Bengaluru: The state forests department’s plans to shift elephants from the overcrowded Mathigod camp home to many Dasara jumbos in Nagarhole to existing nature camps in Muthathi and Dandeli have left wildlife conservationists and experts worried.
Pointing out that forests around elephant camps are becoming degraded due to over grazing by their captive elephants and leading to conflict between the tame jumbos and the wild in the forests late at night, conservationists strongly feel the department needs to do a re-think.
“Both Dandeli and Muthathi have been gaining in elephant population over the last few years, and setting up camps for captive elephants in these parts could have an adverse effect on the jumbos in the wild here.
The degradation of forests around the present elephant camps shows that camp elephants take away the fodder of the wild elephants. Forests are already under pressure from livestock grazing and the camp elephants will only make matters worse,” says one worried conservationist.
Senior wildlife conservationist, K M Chinnappa suggests that captive elephants should be given to temples and institutions to decongest camps. “Elephants that are tied and have restricted grazing ground destroy the environment of the forests around the camp site.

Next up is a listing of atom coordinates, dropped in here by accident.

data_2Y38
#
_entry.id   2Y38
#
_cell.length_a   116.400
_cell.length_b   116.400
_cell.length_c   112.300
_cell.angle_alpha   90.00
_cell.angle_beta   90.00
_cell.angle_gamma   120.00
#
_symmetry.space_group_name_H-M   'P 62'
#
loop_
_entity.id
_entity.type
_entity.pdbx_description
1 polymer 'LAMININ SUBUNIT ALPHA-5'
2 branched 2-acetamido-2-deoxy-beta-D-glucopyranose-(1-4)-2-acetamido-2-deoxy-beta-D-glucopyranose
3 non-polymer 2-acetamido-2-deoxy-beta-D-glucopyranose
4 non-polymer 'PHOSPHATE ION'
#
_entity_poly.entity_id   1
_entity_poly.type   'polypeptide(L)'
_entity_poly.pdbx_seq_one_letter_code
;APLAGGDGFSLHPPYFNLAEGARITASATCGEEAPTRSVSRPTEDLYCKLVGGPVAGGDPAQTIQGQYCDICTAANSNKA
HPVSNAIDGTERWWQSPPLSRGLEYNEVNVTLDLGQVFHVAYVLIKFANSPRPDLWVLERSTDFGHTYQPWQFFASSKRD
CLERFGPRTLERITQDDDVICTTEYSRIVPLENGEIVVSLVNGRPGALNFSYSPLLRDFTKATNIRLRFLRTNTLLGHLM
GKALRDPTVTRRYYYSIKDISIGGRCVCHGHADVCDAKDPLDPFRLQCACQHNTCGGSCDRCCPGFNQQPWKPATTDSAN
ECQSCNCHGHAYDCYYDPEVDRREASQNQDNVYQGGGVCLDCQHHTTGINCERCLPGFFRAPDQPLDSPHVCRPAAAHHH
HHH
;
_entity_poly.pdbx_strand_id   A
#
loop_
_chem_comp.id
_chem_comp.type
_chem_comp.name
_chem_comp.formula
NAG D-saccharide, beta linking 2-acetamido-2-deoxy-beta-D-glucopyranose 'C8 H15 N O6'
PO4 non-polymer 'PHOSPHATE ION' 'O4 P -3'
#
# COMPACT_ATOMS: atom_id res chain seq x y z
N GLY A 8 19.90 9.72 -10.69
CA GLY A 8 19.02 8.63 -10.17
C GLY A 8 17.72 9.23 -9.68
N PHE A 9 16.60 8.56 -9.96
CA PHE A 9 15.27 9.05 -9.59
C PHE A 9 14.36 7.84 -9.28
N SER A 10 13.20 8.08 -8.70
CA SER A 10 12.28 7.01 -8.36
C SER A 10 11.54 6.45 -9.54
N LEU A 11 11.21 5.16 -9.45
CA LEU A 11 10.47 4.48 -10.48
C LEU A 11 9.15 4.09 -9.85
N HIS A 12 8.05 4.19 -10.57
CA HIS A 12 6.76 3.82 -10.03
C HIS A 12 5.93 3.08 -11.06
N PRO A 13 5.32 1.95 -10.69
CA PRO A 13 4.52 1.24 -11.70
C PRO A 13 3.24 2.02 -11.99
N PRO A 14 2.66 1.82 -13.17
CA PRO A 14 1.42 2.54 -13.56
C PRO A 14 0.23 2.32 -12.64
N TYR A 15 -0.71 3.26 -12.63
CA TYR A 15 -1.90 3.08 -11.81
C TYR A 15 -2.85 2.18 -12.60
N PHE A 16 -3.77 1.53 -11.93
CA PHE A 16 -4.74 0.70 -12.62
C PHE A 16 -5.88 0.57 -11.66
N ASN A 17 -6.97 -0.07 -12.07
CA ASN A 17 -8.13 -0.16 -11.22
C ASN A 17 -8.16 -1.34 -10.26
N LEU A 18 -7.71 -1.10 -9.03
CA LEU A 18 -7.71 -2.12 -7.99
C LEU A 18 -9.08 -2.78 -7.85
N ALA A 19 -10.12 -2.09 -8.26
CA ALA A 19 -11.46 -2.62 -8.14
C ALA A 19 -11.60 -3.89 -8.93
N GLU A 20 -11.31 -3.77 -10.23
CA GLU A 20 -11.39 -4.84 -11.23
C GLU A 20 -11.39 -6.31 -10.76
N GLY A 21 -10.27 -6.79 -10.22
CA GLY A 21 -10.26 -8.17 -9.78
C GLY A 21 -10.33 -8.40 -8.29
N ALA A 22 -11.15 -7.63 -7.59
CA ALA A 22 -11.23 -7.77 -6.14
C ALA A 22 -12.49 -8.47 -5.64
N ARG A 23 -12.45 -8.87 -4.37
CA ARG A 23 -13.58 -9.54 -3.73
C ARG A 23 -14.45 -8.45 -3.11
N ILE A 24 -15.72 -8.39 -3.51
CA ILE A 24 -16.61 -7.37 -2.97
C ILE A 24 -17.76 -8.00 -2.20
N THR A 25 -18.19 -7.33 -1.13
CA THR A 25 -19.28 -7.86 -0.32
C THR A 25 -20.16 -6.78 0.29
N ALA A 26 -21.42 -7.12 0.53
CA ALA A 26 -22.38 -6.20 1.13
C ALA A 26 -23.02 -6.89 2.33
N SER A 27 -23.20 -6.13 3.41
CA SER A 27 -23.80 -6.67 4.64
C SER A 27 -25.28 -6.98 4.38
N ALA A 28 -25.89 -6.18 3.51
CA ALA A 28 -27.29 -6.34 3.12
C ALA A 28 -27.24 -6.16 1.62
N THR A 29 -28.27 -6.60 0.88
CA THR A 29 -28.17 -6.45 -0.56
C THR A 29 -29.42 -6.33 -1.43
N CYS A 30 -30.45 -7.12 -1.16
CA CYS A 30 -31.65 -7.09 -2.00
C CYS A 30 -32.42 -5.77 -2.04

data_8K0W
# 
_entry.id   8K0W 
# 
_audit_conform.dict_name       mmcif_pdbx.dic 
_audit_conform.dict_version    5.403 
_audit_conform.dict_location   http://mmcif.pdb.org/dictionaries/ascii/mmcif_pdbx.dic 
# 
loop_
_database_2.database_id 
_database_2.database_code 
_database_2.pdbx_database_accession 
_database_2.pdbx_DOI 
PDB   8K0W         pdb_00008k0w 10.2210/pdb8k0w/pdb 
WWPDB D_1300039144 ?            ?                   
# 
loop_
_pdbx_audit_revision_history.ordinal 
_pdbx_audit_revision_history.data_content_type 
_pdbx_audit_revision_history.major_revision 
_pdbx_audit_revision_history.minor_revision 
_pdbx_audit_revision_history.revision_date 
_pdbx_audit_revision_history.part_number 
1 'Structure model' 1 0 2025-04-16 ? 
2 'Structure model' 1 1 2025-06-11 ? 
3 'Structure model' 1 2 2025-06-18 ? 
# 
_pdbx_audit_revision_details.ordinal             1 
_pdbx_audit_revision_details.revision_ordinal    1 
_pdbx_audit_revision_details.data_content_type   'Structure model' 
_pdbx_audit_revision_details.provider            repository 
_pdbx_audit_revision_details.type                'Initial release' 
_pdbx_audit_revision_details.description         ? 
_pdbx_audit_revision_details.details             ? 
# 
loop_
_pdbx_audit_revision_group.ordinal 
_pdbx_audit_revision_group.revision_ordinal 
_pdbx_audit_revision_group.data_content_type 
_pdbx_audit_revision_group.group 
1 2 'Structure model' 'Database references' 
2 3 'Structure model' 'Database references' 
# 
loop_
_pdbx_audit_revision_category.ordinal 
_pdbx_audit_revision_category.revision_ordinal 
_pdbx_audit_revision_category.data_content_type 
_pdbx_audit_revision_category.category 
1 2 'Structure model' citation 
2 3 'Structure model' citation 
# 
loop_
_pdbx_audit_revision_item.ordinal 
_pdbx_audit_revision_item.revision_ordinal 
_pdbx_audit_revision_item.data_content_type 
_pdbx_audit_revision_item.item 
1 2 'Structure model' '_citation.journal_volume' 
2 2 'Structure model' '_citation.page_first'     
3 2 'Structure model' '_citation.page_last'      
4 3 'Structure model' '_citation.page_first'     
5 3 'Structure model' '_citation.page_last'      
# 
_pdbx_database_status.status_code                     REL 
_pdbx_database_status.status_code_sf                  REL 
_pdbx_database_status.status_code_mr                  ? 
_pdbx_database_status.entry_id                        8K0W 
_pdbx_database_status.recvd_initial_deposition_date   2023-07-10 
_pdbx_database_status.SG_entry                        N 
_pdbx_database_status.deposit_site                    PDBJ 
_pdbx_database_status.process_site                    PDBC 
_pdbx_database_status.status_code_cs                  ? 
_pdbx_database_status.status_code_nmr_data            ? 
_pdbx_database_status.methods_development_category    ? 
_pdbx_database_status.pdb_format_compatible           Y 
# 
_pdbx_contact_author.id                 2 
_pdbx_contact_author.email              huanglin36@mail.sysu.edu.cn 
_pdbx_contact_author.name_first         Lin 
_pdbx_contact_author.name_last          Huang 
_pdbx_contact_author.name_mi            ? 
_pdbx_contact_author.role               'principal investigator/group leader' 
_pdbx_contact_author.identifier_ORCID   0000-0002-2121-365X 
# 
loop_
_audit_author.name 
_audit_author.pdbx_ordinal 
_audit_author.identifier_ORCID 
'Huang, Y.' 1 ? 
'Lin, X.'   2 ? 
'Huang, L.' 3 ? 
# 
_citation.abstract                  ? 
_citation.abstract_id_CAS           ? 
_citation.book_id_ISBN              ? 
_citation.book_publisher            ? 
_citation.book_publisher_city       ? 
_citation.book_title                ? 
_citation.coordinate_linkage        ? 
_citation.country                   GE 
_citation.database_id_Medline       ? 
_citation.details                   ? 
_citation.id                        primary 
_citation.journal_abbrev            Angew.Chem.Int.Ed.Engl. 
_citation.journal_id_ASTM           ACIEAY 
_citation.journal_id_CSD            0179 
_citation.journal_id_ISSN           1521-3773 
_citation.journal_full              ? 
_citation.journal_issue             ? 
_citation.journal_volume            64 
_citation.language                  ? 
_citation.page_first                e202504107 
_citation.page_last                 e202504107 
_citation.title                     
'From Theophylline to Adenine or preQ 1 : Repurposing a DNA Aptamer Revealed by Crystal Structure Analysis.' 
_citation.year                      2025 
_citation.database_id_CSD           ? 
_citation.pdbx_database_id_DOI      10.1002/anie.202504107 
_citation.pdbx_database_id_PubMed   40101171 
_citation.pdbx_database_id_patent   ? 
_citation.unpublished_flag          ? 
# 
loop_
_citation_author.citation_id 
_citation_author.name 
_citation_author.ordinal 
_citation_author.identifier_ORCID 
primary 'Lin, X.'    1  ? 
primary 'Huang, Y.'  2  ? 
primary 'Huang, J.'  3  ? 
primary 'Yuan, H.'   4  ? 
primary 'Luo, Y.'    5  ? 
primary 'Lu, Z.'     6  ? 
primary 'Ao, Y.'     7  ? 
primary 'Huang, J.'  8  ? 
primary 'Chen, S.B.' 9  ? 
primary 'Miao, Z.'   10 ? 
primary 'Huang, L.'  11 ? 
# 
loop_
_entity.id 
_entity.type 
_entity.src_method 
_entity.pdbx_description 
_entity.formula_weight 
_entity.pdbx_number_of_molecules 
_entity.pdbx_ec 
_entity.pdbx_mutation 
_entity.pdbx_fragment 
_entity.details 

The same degradation will now be recorded in Muthathi and Dandeli once the camps become operational there,” he warns.
The conservationists also point out that the Range Forest Officers under whom the elephant camps operate, hardly make any trips inside the forests to see the destruction for themselves or take protective measures.
“The RFOs handling the elephant camps in the tiger reserve are busy drawing up bills and paying the mahouts and other staff. By constructing more camps we are increasing access of people to forest areas,” adds another wildlife expert.
Chief Wildlife Warden, Vinay Luthra, however justifies the move to create new camps saying its neccessary to spread them out and decongest the existing. Also, these elephants coould be used for forest patrolling in areas which are not easily accessible by vehicle or by foot during the monsoon, he adds.
Tiger mauls forest grazer to death
A cattle grazer ,who had wandered deep inside the BRT tiger reserve, walked straight into a tiger resting atop a boulder and was mauled to death, according to a forest officer. As grazing inside the tiger reserve is banned, no compensation will be paid to his family.
11 elephants from state for MP
Besides setting up new camps, the forest department plans to give away some of its captive elephants to other states. While 11 elephants from different camps will go to Madhya Pradesh, another six will go to Kerala and a tusker is being sent to Goa.
The state forest department, which has the highest number of rescued elephants (140) , could get two more from Coorg district where they are expected to be caught in the coming week. The recent elephant capturing operations in Hassan have added over 20 elephants to the camp population of the state.